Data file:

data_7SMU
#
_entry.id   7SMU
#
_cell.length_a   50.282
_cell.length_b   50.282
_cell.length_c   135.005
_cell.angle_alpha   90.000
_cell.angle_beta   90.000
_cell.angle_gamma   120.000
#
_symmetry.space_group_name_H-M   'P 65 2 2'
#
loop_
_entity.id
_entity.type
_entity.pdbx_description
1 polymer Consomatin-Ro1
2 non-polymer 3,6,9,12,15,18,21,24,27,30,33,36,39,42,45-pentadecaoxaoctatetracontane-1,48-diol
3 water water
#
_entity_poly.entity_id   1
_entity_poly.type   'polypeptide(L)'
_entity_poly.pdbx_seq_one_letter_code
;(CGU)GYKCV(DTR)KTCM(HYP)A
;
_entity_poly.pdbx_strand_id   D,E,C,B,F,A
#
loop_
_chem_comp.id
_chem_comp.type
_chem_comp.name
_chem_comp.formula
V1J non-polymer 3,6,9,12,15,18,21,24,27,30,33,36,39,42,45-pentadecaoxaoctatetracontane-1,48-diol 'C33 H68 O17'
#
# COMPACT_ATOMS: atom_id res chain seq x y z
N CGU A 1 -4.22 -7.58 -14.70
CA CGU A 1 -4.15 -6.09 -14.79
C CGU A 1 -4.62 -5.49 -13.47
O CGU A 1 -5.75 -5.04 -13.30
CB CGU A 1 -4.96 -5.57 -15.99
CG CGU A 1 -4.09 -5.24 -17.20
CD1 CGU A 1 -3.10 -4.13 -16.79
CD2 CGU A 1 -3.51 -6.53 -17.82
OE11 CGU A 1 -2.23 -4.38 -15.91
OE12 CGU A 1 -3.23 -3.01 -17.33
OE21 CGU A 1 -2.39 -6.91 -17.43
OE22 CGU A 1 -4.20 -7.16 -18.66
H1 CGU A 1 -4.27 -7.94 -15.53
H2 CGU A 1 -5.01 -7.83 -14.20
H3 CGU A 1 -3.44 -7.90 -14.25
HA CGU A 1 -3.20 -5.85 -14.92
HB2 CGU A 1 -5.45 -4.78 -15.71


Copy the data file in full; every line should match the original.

data_7SMU
#
_entry.id   7SMU
#
_cell.length_a   50.282
_cell.length_b   50.282
_cell.length_c   135.005
_cell.angle_alpha   90.000
_cell.angle_beta   90.000
_cell.angle_gamma   120.000
#
_symmetry.space_group_name_H-M   'P 65 2 2'
#
loop_
_entity.id
_entity.type
_entity.pdbx_description
1 polymer Consomatin-Ro1
2 non-polymer 3,6,9,12,15,18,21,24,27,30,33,36,39,42,45-pentadecaoxaoctatetracontane-1,48-diol
3 water water
#
_entity_poly.entity_id   1
_entity_poly.type   'polypeptide(L)'
_entity_poly.pdbx_seq_one_letter_code
;(CGU)GYKCV(DTR)KTCM(HYP)A
;
_entity_poly.pdbx_strand_id   D,E,C,B,F,A
#
loop_
_chem_comp.id
_chem_comp.type
_chem_comp.name
_chem_comp.formula
V1J non-polymer 3,6,9,12,15,18,21,24,27,30,33,36,39,42,45-pentadecaoxaoctatetracontane-1,48-diol 'C33 H68 O17'
#
# COMPACT_ATOMS: atom_id res chain seq x y z
N CGU A 1 -4.22 -7.58 -14.70
CA CGU A 1 -4.15 -6.09 -14.79
C CGU A 1 -4.62 -5.49 -13.47
O CGU A 1 -5.75 -5.04 -13.30
CB CGU A 1 -4.96 -5.57 -15.99
CG CGU A 1 -4.09 -5.24 -17.20
CD1 CGU A 1 -3.10 -4.13 -16.79
CD2 CGU A 1 -3.51 -6.53 -17.82
OE11 CGU A 1 -2.23 -4.38 -15.91
OE12 CGU A 1 -3.23 -3.01 -17.33
OE21 CGU A 1 -2.39 -6.91 -17.43
OE22 CGU A 1 -4.20 -7.16 -18.66
H1 CGU A 1 -4.27 -7.94 -15.53
H2 CGU A 1 -5.01 -7.83 -14.20
H3 CGU A 1 -3.44 -7.90 -14.25
HA CGU A 1 -3.20 -5.85 -14.92
HB2 CGU A 1 -5.45 -4.78 -15.71